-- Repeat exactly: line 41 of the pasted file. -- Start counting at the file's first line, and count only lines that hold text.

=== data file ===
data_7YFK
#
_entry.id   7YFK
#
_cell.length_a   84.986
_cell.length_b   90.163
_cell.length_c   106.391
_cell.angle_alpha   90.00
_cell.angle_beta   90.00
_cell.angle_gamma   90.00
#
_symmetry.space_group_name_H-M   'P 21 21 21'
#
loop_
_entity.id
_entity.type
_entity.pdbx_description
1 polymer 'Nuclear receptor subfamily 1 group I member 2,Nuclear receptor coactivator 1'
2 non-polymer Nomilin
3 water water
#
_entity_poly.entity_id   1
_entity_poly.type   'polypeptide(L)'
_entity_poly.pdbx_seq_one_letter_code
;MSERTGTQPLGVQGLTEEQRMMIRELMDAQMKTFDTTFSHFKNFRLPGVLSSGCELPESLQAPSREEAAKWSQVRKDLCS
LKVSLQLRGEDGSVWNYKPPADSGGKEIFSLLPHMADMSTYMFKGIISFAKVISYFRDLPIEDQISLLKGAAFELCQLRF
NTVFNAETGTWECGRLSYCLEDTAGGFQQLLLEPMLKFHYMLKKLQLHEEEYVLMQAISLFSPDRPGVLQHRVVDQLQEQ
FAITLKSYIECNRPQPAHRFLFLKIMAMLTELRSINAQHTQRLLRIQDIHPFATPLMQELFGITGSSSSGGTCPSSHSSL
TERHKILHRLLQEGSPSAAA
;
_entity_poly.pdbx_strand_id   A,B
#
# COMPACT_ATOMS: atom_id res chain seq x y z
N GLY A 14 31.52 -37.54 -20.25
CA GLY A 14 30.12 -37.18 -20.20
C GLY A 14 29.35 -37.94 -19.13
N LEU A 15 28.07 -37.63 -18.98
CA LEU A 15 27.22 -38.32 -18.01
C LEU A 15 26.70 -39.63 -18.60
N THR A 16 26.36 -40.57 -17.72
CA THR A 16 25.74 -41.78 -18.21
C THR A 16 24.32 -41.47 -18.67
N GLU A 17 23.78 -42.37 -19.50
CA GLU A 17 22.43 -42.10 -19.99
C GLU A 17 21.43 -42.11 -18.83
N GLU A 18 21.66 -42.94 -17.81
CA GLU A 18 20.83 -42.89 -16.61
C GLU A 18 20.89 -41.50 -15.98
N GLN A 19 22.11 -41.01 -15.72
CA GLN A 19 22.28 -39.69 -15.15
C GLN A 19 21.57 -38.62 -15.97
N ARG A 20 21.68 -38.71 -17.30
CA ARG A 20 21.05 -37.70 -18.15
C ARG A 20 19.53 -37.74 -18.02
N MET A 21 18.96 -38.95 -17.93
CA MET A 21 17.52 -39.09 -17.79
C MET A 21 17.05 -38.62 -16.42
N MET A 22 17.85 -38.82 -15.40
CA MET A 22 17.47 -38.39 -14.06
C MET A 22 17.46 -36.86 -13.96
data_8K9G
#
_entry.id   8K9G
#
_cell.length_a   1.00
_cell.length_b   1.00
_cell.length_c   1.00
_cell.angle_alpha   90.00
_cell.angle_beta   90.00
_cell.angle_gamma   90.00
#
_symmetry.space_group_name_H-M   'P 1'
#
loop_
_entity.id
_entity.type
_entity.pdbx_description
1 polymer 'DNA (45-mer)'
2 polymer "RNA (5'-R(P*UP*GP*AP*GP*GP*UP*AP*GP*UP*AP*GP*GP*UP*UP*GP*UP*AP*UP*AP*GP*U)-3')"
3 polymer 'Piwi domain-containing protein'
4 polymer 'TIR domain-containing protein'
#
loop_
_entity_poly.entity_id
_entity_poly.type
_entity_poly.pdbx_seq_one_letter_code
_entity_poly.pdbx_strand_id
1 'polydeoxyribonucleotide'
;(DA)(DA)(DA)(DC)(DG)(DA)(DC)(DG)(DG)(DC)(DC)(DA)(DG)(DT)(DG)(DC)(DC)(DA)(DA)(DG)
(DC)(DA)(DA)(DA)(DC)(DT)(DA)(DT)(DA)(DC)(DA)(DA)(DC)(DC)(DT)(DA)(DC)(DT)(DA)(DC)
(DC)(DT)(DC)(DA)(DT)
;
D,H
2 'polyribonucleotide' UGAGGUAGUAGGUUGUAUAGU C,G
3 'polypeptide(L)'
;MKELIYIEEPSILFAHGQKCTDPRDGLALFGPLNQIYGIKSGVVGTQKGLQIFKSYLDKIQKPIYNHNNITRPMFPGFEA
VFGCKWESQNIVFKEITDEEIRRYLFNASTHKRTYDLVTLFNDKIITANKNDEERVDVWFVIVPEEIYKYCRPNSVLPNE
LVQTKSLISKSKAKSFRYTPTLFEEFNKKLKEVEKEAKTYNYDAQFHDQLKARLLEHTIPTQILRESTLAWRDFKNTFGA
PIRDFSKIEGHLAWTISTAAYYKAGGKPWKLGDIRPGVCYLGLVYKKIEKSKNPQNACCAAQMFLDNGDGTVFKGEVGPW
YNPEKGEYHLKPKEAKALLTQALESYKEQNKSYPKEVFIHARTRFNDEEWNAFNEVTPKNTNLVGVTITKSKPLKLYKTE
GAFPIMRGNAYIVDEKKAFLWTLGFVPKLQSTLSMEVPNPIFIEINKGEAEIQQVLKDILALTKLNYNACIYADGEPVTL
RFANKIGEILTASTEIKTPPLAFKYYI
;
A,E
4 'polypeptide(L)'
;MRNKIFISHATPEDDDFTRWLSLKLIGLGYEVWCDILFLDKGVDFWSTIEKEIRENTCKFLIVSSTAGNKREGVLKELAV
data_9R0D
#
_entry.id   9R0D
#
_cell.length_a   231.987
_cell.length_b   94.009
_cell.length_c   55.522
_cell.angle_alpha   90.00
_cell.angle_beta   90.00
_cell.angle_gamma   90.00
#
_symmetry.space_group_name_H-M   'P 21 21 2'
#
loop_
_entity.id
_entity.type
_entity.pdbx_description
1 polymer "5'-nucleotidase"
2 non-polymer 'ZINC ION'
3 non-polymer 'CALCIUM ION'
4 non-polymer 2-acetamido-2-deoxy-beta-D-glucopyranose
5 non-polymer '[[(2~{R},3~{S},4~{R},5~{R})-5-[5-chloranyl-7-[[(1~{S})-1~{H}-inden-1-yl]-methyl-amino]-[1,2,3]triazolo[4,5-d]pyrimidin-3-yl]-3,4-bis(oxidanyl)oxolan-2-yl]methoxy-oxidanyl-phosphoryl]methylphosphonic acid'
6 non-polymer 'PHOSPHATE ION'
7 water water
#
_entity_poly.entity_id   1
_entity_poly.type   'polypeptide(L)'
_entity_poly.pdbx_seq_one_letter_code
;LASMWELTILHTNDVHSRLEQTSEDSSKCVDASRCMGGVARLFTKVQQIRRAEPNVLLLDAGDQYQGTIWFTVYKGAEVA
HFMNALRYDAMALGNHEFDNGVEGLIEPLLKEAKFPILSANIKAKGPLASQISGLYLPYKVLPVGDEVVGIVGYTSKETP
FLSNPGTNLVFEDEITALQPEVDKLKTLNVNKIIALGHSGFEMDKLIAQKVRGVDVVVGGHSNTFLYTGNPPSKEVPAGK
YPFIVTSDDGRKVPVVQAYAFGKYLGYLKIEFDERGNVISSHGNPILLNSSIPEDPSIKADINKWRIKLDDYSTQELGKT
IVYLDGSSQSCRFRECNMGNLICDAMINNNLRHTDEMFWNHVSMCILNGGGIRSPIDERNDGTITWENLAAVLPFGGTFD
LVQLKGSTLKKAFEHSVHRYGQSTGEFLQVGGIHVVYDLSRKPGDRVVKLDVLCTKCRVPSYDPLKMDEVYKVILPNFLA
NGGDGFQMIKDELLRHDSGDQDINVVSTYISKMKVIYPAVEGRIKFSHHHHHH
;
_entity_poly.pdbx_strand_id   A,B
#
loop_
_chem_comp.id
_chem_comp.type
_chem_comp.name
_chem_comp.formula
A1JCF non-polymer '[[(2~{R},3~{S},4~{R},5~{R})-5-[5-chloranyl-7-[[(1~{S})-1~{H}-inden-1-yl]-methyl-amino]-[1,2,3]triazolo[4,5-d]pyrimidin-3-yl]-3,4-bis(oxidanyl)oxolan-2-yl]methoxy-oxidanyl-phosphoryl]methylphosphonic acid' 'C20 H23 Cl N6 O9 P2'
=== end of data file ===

CA THR A 16 25.74 -41.78 -18.21